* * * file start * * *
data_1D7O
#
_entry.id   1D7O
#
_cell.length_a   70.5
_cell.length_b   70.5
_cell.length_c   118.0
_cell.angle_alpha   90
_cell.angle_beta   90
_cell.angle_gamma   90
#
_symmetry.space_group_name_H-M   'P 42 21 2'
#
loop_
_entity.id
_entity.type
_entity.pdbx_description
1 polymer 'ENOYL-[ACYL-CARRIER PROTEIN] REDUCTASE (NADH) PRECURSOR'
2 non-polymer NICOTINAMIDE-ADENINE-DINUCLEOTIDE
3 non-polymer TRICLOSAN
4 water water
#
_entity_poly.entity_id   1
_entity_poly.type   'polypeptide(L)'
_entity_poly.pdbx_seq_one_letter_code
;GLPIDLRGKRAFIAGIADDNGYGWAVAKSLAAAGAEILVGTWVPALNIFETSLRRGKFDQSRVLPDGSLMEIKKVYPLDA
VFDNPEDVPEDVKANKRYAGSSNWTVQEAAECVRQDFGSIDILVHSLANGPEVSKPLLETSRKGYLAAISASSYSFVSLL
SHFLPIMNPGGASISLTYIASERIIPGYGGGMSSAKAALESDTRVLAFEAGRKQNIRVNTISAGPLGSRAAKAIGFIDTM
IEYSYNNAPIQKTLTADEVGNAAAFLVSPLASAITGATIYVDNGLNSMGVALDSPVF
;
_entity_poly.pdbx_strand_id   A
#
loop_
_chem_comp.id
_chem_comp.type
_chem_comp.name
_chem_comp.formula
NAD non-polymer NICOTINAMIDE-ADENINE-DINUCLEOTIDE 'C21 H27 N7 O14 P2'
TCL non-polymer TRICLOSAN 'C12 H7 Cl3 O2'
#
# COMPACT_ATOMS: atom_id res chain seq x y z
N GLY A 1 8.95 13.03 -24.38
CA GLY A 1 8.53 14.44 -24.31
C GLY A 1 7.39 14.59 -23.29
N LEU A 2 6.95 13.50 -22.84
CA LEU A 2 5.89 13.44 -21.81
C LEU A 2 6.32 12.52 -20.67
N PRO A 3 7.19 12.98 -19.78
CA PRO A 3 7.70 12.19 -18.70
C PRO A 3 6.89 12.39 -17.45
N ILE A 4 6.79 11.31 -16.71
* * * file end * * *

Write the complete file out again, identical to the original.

data_1D7O
#
_entry.id   1D7O
#
_cell.length_a   70.5
_cell.length_b   70.5
_cell.length_c   118.0
_cell.angle_alpha   90
_cell.angle_beta   90
_cell.angle_gamma   90
#
_symmetry.space_group_name_H-M   'P 42 21 2'
#
loop_
_entity.id
_entity.type
_entity.pdbx_description
1 polymer 'ENOYL-[ACYL-CARRIER PROTEIN] REDUCTASE (NADH) PRECURSOR'
2 non-polymer NICOTINAMIDE-ADENINE-DINUCLEOTIDE
3 non-polymer TRICLOSAN
4 water water
#
_entity_poly.entity_id   1
_entity_poly.type   'polypeptide(L)'
_entity_poly.pdbx_seq_one_letter_code
;GLPIDLRGKRAFIAGIADDNGYGWAVAKSLAAAGAEILVGTWVPALNIFETSLRRGKFDQSRVLPDGSLMEIKKVYPLDA
VFDNPEDVPEDVKANKRYAGSSNWTVQEAAECVRQDFGSIDILVHSLANGPEVSKPLLETSRKGYLAAISASSYSFVSLL
SHFLPIMNPGGASISLTYIASERIIPGYGGGMSSAKAALESDTRVLAFEAGRKQNIRVNTISAGPLGSRAAKAIGFIDTM
IEYSYNNAPIQKTLTADEVGNAAAFLVSPLASAITGATIYVDNGLNSMGVALDSPVF
;
_entity_poly.pdbx_strand_id   A
#
loop_
_chem_comp.id
_chem_comp.type
_chem_comp.name
_chem_comp.formula
NAD non-polymer NICOTINAMIDE-ADENINE-DINUCLEOTIDE 'C21 H27 N7 O14 P2'
TCL non-polymer TRICLOSAN 'C12 H7 Cl3 O2'
#
# COMPACT_ATOMS: atom_id res chain seq x y z
N GLY A 1 8.95 13.03 -24.38
CA GLY A 1 8.53 14.44 -24.31
C GLY A 1 7.39 14.59 -23.29
N LEU A 2 6.95 13.50 -22.84
CA LEU A 2 5.89 13.44 -21.81
C LEU A 2 6.32 12.52 -20.67
N PRO A 3 7.19 12.98 -19.78
CA PRO A 3 7.70 12.19 -18.70
C PRO A 3 6.89 12.39 -17.45
N ILE A 4 6.79 11.31 -16.71